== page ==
Super Bowl Regatta
Hosted by Santa Monica Windjammers YC
January 27, 2008
The following report is an amalgamation of reports from Steve Potter, Kelly Cantley, and John Papadopoulos.
First and foremost, it was stormy. This, in itself is newsworthy in Southern California as storms of any sort are rather few and often quite mild. Fortunately it wasn’t too cold and rain was intermittent. However it was quite windy – perhaps in the high teens to low 20’s (mph). Not steady, of course. Getting out to the race course helped wake everyone up that may have been a little sleepy because if you weren’t paying full attention, you could easily capsize – as happened to Dave Carroll as he made is way out to the race course.
Steve Potter noted “Well, Super Bowl Regatta is done. I thank SMWYC for hosting it. It was wet. It was windy and the wind direction didn't work real well with the large boulders that define our "outer channel" so the legs wound up as fetches.”
The Lido 14 racing area, in Marina Del Rey, is typically in the channel between the jetties going out to the ocean. On either side of the channel are a row of buoys marked “No Sail” which means that boats motoring must keep themselves in the area marked by the buoy and the jetties. The space left over is perhaps 300 yards wide by 800 yards long – which serves quite well if the wind is more or less oriented along the longer dimension. Today, the wind was quite southerly which would have meant weather race legs of just a hundred or so yards.
The race committee made a compromise and set up weather and leeward marks so that the weather leg was really a close reach. This may well have been a smart choice as trying to sail close hauled in these conditions was pretty challenging, if not outright scary. Remember, it’s the middle of winter – the water is cold – and it has been raining – which means that the typical downhill slide of garbage and pollutants filled the ocean with stuff you don’t want to come in contact with.
Just prior to the start of Race 1, the race committee verbally hailed the racers that the conditions were too trying – even for them- and that they were going to run just one race. With the course set for a close reach (on port tack), the choice of where to start was actually quite challenging as it was nearly impossible to determine which end of the line was actually a shorter distance to the weather mark. One end was further upwind but the other end was probably physically closest. There were two basic options: try to start at the leeward (port) end of the start line and to be best positioned to become the “inside” boat as soon as the fleet tacked onto port or start higher up the line wind and hope that you could cross the fleet (which would be on port tack) and tack onto port in good position. John Papadopoulos opted for the second choice and it proved to be a good one as he quickly poked out in the lead and held it all the way around the course. He sailed back to the race committee and double checked that racing was done and that he should sail back to the club. The race committee confirmed this so off he went.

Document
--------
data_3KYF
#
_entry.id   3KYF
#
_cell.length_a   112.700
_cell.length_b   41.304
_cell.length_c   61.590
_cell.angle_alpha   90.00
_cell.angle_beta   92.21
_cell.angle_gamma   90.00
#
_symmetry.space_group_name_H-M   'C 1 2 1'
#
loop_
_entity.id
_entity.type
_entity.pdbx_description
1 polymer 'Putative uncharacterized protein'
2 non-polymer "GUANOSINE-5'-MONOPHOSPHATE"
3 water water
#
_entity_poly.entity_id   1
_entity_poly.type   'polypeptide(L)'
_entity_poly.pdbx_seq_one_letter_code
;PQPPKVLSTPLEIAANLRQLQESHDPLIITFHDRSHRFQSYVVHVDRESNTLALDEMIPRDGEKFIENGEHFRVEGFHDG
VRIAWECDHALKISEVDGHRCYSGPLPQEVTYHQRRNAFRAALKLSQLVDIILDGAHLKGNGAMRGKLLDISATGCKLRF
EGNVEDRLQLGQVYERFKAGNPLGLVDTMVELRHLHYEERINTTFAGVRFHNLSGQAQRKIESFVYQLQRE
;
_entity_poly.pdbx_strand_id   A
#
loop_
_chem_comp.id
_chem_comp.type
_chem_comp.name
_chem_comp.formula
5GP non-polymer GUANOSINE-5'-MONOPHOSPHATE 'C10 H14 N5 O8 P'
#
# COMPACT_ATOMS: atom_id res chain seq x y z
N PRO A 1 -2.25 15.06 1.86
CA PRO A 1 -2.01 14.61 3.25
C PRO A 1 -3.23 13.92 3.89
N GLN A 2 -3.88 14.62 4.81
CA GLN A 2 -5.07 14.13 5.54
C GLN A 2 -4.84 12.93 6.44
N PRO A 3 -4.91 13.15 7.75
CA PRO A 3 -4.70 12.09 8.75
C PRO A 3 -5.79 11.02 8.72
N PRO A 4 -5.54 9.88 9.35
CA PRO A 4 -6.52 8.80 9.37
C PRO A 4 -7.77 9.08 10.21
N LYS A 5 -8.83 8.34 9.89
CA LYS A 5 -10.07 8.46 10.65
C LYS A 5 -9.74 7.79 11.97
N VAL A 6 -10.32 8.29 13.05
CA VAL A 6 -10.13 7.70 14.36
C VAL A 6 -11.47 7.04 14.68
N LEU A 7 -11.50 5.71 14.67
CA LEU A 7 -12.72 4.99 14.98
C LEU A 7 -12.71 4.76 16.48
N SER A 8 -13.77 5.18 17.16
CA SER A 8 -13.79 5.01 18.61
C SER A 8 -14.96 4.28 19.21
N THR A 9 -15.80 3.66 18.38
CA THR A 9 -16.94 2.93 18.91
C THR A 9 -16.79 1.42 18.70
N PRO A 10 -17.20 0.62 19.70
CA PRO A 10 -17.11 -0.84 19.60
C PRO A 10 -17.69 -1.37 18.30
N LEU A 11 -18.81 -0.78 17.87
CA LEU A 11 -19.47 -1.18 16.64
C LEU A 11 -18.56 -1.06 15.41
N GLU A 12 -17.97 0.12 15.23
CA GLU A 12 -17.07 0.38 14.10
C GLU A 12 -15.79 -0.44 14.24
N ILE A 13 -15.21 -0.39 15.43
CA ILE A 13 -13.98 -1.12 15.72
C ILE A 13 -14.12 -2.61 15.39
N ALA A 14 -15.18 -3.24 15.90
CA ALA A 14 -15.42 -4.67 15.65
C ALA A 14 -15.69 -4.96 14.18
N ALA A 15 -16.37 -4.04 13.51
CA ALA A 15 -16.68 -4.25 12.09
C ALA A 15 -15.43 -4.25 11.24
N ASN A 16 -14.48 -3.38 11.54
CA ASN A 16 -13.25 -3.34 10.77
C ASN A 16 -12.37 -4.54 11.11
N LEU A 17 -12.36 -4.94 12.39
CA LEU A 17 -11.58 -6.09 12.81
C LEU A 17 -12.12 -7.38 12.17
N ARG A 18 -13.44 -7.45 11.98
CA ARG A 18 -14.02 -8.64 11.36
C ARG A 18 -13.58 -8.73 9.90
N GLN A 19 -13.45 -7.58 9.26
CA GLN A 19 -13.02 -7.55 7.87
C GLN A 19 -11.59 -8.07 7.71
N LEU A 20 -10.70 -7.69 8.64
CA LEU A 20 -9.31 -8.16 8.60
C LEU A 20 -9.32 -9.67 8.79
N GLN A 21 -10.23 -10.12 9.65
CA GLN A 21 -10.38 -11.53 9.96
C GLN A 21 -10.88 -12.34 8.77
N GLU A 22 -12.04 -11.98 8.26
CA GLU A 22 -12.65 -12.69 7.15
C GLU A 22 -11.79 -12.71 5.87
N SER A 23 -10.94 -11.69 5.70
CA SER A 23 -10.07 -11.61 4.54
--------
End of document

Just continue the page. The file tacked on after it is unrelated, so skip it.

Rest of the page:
The conditions started to improve and the Lido 14s remaining on the course asked the race committee to run additional races – and they did. Of course, John and his crew Kelly Buchan, didn’t know this as they had already turned the corner on the way home and couldn’t see the race course anymore. It turns out that they went off into a corner of the harbor and practiced boat handling, figuring the rest of the fleet was doing the same up in the race course area.
Some time later, when John got back in, it he determined that 2 additional races had been completed. Steve Potter, regatta chair, and John briefly contemplated filing for redress but John decided that being able to play and practice in big winds was plenty of reward and dropped the idea.
In Race 3, Kris Potter asked Steve where Kelly Cantley was. “Understand that when Kris and I are racing, I am not allowed to look anywhere so how was I to know her rudder had broken?” Thank god they got in safely with the bottom 2/3rds of a rudder lying on the bottom of the channel.
That turned out to be the only meaningful damage of the day – a fortunate thing as the conditions were truly the sort that leads to Lido 14 masts and booms folding in half.
Kelly Cantley reports “Those of you who missed the Super Bowl regatta on Sunday missed Mr Toad's wild ride!”
1st Steve and Kris Potter
2nd Stu Robinson
3rd Sarah and Mark Ryan
4th Peter Beale with new crew